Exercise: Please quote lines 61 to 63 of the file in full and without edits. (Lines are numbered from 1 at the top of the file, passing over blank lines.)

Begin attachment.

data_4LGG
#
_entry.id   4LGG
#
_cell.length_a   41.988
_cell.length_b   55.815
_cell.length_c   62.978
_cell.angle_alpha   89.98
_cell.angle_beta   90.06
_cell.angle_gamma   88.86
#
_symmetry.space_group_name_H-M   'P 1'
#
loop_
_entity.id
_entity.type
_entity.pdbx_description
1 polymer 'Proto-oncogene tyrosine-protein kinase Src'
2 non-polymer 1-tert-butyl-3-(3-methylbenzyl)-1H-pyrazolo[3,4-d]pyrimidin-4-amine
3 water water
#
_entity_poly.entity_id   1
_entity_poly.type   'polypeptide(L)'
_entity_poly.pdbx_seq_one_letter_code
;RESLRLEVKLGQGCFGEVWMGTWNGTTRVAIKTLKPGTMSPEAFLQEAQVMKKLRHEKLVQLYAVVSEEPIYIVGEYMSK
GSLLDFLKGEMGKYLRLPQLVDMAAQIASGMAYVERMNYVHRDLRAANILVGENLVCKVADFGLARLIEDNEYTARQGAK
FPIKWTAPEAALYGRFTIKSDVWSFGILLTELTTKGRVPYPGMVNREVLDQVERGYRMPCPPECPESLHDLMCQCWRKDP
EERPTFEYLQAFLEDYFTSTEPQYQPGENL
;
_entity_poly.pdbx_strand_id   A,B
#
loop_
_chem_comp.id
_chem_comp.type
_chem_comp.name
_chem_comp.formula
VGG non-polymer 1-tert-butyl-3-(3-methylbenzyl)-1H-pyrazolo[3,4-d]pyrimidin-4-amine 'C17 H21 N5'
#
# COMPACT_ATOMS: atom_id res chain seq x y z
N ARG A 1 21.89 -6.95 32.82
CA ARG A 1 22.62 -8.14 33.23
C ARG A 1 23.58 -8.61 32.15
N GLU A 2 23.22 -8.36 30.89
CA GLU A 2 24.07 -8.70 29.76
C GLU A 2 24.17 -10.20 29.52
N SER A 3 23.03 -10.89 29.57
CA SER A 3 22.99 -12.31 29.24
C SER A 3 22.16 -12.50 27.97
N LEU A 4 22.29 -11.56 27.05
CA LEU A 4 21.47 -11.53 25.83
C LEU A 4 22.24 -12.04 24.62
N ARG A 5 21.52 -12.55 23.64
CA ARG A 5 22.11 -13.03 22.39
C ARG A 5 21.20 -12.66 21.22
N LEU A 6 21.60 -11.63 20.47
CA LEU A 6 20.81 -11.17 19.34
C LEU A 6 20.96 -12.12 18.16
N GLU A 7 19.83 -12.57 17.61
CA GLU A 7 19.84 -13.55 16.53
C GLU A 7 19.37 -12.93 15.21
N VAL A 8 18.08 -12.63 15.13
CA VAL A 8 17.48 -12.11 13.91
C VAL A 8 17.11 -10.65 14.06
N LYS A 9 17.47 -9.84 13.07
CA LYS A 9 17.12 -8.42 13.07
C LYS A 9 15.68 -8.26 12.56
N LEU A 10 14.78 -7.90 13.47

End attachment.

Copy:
N VAL A 8 18.08 -12.63 15.13
CA VAL A 8 17.48 -12.11 13.91
C VAL A 8 17.11 -10.65 14.06